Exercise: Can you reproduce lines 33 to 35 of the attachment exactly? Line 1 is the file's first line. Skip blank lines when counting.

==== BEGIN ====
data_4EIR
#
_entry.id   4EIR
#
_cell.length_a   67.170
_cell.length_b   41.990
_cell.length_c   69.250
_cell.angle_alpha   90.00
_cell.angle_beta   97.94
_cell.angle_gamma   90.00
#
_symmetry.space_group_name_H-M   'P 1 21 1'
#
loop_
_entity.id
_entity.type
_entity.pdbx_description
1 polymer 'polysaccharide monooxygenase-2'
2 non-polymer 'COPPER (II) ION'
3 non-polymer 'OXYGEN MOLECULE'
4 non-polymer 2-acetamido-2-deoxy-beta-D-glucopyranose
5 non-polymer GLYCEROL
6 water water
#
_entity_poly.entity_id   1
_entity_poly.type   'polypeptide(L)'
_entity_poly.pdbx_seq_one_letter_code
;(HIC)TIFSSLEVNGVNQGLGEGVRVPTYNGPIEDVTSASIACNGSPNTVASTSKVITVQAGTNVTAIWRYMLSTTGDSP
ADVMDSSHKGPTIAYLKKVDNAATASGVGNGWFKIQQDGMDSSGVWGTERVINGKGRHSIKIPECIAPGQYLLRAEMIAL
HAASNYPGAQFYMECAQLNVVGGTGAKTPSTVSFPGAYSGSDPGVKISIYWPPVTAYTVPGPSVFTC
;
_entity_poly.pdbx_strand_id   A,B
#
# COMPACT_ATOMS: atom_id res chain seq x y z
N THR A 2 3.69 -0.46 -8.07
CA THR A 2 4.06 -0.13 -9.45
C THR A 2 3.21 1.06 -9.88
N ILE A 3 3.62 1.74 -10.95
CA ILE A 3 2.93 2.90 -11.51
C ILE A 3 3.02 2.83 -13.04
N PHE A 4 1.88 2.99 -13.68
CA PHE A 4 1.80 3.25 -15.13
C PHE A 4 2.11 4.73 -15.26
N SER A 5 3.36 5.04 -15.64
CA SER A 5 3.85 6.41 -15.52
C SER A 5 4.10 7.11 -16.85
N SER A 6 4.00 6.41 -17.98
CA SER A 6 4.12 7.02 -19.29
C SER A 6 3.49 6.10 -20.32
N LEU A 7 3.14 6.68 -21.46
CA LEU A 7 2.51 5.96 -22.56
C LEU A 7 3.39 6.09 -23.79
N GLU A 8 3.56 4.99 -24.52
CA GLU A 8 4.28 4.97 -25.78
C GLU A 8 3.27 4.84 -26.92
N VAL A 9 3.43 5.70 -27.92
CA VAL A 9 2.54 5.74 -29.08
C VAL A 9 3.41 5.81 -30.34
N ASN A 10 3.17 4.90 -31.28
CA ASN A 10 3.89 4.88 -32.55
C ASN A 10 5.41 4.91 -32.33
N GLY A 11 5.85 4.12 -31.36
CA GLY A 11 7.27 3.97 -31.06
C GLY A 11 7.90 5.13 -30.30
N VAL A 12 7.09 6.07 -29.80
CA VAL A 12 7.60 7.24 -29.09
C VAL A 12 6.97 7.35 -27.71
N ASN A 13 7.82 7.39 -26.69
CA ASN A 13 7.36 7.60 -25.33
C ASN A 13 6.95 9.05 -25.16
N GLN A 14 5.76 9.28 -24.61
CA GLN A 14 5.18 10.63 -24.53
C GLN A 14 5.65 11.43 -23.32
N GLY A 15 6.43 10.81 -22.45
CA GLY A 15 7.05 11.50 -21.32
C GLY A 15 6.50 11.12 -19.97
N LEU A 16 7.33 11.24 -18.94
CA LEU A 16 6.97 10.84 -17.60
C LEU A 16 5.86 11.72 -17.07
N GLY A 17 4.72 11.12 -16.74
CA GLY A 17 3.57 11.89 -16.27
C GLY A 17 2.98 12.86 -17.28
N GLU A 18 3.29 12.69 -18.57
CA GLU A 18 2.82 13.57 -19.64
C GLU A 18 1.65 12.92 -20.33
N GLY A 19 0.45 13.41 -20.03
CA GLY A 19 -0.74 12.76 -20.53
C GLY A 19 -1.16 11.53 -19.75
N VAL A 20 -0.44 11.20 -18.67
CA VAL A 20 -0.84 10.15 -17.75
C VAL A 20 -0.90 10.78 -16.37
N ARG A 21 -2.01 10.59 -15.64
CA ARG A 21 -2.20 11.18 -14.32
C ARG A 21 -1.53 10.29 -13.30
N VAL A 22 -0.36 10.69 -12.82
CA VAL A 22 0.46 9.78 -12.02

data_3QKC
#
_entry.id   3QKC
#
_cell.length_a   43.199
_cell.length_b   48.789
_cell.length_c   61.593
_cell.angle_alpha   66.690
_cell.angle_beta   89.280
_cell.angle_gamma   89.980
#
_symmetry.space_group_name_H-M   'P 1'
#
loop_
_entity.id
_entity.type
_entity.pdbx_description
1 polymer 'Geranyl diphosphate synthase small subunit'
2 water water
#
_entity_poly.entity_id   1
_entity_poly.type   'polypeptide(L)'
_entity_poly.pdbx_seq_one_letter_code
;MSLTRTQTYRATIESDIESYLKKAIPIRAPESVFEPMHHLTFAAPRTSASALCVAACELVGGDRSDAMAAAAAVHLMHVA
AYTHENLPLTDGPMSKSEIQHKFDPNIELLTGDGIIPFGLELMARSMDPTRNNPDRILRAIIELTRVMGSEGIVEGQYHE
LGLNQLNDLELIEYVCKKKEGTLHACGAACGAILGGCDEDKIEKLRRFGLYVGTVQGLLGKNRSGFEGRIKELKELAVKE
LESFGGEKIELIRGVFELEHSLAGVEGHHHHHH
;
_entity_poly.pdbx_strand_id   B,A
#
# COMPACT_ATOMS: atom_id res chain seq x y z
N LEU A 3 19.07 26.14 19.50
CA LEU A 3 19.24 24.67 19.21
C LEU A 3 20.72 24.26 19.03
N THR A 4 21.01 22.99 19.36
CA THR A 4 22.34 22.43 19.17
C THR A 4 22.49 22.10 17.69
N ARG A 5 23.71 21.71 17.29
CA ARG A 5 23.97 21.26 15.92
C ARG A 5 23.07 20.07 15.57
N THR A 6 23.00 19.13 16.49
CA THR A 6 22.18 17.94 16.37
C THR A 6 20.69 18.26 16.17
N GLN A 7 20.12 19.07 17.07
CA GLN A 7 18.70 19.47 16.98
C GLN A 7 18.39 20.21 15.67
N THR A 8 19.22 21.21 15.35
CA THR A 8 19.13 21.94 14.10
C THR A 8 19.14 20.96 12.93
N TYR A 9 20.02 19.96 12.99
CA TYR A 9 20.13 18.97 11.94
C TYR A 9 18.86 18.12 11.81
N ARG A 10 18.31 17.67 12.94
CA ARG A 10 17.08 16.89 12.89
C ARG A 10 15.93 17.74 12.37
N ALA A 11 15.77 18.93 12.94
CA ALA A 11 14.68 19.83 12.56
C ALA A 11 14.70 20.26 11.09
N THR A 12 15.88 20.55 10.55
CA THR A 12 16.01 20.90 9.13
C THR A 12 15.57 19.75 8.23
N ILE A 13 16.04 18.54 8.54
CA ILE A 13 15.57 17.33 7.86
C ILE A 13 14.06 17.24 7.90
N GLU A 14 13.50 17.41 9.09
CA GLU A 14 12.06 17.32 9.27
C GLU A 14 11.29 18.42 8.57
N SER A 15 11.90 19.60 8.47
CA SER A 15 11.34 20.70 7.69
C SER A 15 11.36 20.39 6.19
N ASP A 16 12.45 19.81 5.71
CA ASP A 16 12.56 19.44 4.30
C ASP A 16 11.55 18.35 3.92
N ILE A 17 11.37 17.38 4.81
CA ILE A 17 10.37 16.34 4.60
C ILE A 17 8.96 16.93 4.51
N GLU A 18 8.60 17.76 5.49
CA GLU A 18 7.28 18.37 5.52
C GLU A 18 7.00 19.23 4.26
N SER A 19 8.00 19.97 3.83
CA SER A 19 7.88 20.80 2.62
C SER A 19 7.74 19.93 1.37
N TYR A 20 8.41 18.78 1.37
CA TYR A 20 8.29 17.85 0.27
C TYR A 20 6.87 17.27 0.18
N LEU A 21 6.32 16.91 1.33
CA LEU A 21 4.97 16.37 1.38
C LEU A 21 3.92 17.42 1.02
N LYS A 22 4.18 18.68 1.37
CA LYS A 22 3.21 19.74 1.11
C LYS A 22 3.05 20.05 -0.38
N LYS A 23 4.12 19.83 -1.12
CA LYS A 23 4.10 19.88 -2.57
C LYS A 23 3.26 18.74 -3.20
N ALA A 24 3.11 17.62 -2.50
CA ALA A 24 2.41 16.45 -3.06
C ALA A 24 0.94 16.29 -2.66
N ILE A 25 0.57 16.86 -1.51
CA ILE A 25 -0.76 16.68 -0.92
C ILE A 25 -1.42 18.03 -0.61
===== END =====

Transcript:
#
# COMPACT_ATOMS: atom_id res chain seq x y z
N THR A 2 3.69 -0.46 -8.07